Ratings are based onguidelines. Similarly, choosing "the best" Web sites to use withstudents involves the use of guidelines. ED's Oasis staff members usea set of criteria developed in collaboration with the CaliforniaInstructional Technology Clearinghouse (http://clearinghouse.k12.ca.us).The first eight of the 30 items evaluate the level of studentinteractivity possible at the site and answer the implicit question,"What can students do here?"

These guidelines focus onthe features of the Web that extend learning possibilities beyondthose available through print media, videos, CDs and software. In theevaluation process, educational Web sites which provide studentsopportunities to communicate, access timely information andcontribute are rated more highly than sites that don't.Highly-recommended sites allow students to send and receive messagesto and from geographically distant peers or subject matter experts,access information that is too new or too extensive to be availablein their textbooks or library, and/or share their original data,findings, stories and projects.

The next section of theguidelines evaluates the site's interface design, and determineswhether it is easily navigated, readable and responsive to usercontrol. The final sections examine the site's curricular andinstructional strength, its compliance with legal requirementsregarding bias and stereotype, the quality of its support materials,and its appeal to and support of diverse learners. Educators who linkto any site in the ED's Oasis "Treasure Zone" can be confident thatthe site is safe, information-rich, intellectually engaging andappropriate for classroom use.

RoleModels

While it's comforting toknow that linking to ED's Oasis is going to eliminate some of thosefrustrating search engine experiences -- for example, one of mystudents who wanted information about penguins for a science unit gotdistracted by a Web site devoted to the Batman movie's Penguincharacter. Finding an Internet treasure is only the first part of thetask. Knowing how to use it effectively with students iscritical.

Sometimes all we need tocarry a good start into a successful finish is coaching. ED's Oasisprovides "virtual coaching" in the Spotlight and Discussion areas.The Spotlight section features profiles of teachers from around thecountry who share their experiences, lesson ideas and classroommanagement strategies. Some have shared student work samples andassessment rubrics; others have submitted course outlines andhandouts.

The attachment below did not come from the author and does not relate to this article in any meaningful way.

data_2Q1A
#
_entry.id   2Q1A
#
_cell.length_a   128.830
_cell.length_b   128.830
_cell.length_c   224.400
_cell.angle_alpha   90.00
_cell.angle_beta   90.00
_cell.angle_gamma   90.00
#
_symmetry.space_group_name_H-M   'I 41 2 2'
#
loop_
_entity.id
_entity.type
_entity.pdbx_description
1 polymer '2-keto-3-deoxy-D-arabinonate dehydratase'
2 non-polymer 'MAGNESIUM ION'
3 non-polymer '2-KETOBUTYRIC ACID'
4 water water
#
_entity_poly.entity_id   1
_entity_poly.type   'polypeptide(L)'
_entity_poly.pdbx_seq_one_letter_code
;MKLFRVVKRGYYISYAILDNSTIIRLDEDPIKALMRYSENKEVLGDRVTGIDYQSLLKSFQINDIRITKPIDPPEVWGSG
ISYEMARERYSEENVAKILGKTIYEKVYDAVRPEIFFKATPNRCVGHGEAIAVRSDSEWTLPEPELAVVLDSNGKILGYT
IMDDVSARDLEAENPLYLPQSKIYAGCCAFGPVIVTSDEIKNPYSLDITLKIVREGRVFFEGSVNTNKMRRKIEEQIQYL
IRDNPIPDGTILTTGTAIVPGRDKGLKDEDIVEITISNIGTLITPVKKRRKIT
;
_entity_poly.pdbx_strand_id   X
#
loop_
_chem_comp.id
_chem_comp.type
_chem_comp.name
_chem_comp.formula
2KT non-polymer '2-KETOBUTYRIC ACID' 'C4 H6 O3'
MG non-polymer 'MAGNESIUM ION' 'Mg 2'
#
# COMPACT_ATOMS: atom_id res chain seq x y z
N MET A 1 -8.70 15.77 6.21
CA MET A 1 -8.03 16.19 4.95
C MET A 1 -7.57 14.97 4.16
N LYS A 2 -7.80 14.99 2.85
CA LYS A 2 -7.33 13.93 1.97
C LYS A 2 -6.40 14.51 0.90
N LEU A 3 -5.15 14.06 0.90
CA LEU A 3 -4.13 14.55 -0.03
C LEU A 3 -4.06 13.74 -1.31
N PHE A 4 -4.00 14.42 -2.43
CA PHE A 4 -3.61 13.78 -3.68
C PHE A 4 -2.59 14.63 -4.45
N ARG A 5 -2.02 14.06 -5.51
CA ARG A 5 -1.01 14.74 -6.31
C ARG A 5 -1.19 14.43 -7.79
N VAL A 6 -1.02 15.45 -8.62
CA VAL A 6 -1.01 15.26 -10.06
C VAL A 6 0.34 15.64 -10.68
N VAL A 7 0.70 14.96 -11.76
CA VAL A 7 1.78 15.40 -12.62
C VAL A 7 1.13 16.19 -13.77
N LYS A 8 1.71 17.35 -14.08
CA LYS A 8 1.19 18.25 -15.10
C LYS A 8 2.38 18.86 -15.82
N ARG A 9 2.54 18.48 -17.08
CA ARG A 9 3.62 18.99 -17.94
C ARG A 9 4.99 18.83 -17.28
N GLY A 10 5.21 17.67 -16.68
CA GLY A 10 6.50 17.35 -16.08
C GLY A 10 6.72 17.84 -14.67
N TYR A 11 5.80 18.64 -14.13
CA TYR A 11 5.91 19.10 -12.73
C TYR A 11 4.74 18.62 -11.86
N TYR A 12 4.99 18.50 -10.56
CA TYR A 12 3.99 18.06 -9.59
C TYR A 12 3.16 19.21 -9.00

Also included in theSpotlight section are remarks from students. One group comparedclasses which use the Internet to classes that don't and claimed thatusing telecommunications makes a class more "flexible, creative,challenging and fun." They feel like they're "in control" of theirwork, that they're getting a "head start" on their future careers. Afew students from another class wrote that their work with theSpotlight teacher changed their lives and opened up a new world ofpossibilities.

These affirmations notonly celebrate the individual teacher's success, but also provideanswers to the questions "Is using the Internet worth the effort?"and "D'es using the Internet help my students learn?" According tothe students themselves, the answer to both questions is "Yes!"Visitors to ED's Oasis are encouraged to strengthen the teachersupport safety net by coaching each other on the site in discussionsvia the listserv or bulletin board, by commenting on the Internetresources linked in the Treasure Zone, and by contributing storiesabout their classroom Internet use.

Resources

Finally, ED's Oasiscontains a "Teachers' Resources" area which houses:

  • Links to Web sites containing education news items, lesson development tools and templates, and workshop ideas;
  • Links to Web sites supporting the work of Library/Media center specialists;
  • A collection of Internet workshop handouts; and
  • Links to Web sites and reviews of software specifically selected to help teachers support girls' use of the Internet.

Puttingit to Use

So let us return to Anne,Ben, Cindy and the others. How can the ED's Oasis help them? Onceteachers have grown comfortable with using the Internet, the nextstep that's usually easiest to take is to use it as a visual displaywith the whole class. Anne, with help from her colleague next door,or through following the "New to the Net" guide on ED's Oasis, mightchoose to use a site like The Florida Aquarium (http://www.sptimes.com/aquarium/default.html),which contains beautiful images of the animals and habitats of theMangrove Forest, Coral Reefs and open water areas. There are links toin-depth information, and a few review-type activities which would befun to use with elementary-age students.